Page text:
Change happens, even to those who prefer otherwise.
“Ben liked things the same way—every day.” His clothes, the greeting from his teacher, Mrs. Garcia, and what he eats for lunch: chicken strips and an apple. But one day, the music teacher announces he’ll be their substitute for the next six weeks since Mrs. Garcia just had her baby. The substitute’s penchant for “changing things up” doesn’t sit well with Ben, and after one too many alterations, he cries out. Mrs. Garcia, coincidentally in the classroom on a surprise lunch visit with her baby, tells him that “changes make life exciting…like an adventure.” Ben accepts a bite of Mrs. Garcia’s snack—bagels with blueberries and cream cheese—and realizes he likes it. He decides to willingly try mixing some things up. Bright, cartoony drawings make the daily routine of a classroom come alive, worthily representing the center of this child’s world. Ben has beige skin and brown hair, his classmates are racially diverse and one child uses a wheelchair, and the two teachers present white. Although it is never specified, Ben’s preference for continuity could be read as stemming from autism, though the text treats Ben the same as the other members of the class. Young readers, including many not on the spectrum, can empathize with the character’s reluctance to embrace change, so the book could be a good discussion starter.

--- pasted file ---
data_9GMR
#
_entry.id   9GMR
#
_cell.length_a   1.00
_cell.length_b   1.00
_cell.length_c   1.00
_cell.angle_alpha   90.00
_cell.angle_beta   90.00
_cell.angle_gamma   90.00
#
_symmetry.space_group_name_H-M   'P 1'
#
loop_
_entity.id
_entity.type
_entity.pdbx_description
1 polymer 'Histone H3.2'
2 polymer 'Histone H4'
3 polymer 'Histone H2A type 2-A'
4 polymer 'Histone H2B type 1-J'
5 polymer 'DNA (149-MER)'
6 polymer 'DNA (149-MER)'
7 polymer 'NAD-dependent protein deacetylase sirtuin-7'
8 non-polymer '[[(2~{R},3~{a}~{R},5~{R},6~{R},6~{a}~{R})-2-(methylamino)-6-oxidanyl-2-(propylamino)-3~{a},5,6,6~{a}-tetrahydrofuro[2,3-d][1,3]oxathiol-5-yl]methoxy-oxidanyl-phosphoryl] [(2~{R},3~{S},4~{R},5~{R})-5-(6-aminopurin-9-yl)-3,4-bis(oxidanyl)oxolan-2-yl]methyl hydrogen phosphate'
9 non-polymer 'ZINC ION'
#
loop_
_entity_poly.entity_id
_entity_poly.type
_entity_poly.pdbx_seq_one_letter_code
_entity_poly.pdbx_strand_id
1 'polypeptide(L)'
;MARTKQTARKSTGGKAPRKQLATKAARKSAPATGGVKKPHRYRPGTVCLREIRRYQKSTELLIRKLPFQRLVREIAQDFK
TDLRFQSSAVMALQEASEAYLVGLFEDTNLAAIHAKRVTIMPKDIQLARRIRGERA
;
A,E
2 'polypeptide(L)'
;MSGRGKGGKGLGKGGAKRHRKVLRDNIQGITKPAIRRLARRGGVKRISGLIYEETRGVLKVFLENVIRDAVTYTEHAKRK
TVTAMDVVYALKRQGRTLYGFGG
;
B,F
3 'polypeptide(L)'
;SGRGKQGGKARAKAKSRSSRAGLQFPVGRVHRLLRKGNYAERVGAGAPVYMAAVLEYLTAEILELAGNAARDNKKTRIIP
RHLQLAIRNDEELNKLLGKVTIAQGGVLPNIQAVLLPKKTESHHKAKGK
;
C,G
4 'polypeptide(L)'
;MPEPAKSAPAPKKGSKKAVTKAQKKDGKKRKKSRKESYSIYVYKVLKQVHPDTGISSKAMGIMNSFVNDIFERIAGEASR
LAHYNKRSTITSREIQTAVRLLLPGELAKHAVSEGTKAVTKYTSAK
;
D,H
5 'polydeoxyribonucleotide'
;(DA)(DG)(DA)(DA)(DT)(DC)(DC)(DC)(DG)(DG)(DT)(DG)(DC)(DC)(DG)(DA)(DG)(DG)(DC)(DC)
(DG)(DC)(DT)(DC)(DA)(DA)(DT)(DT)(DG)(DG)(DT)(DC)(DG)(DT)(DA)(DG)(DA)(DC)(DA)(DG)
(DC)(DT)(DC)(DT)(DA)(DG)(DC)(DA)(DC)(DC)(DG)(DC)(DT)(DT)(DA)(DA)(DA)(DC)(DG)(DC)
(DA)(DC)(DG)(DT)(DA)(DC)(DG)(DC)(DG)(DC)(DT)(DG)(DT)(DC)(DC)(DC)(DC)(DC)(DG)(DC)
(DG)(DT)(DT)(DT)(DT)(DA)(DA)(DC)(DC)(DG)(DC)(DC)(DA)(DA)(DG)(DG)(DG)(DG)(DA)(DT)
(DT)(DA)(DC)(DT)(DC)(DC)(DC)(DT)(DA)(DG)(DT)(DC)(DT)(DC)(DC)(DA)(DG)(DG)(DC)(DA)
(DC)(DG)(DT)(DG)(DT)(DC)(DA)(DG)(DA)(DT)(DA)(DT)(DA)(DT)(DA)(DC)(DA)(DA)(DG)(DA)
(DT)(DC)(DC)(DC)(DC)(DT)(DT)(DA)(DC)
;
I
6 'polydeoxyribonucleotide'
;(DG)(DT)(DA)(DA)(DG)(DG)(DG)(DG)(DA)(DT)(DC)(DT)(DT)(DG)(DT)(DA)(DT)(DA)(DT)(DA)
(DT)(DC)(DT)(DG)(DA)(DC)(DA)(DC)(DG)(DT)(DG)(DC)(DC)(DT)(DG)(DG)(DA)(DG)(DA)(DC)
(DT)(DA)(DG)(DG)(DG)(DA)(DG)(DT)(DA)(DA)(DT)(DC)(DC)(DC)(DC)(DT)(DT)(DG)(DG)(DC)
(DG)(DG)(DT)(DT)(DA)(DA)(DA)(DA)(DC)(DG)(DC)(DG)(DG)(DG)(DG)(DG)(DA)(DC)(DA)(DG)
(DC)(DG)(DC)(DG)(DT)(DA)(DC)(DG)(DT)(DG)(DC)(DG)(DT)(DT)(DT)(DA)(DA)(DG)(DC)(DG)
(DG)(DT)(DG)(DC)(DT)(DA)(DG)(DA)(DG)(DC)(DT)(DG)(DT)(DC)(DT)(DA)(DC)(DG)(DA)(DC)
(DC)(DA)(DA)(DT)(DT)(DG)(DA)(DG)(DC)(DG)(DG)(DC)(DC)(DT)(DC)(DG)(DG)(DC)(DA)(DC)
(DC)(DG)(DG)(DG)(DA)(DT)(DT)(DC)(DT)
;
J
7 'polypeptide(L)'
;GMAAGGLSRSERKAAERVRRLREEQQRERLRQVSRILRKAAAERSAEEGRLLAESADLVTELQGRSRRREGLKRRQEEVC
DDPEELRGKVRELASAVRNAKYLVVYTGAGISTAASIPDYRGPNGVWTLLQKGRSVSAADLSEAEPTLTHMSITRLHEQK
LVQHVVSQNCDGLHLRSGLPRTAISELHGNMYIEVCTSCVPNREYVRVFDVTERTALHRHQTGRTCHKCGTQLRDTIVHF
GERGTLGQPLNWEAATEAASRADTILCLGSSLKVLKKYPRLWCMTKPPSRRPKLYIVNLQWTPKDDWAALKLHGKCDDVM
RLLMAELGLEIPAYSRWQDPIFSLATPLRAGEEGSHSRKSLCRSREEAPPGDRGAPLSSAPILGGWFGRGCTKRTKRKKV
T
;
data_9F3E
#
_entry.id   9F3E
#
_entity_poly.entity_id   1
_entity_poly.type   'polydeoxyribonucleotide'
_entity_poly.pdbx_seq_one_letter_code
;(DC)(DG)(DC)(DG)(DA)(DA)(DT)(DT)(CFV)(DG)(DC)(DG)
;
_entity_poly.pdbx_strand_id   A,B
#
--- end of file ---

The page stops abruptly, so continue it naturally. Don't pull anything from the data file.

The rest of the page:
Sensitively pragmatic. (Picture book. 4-8)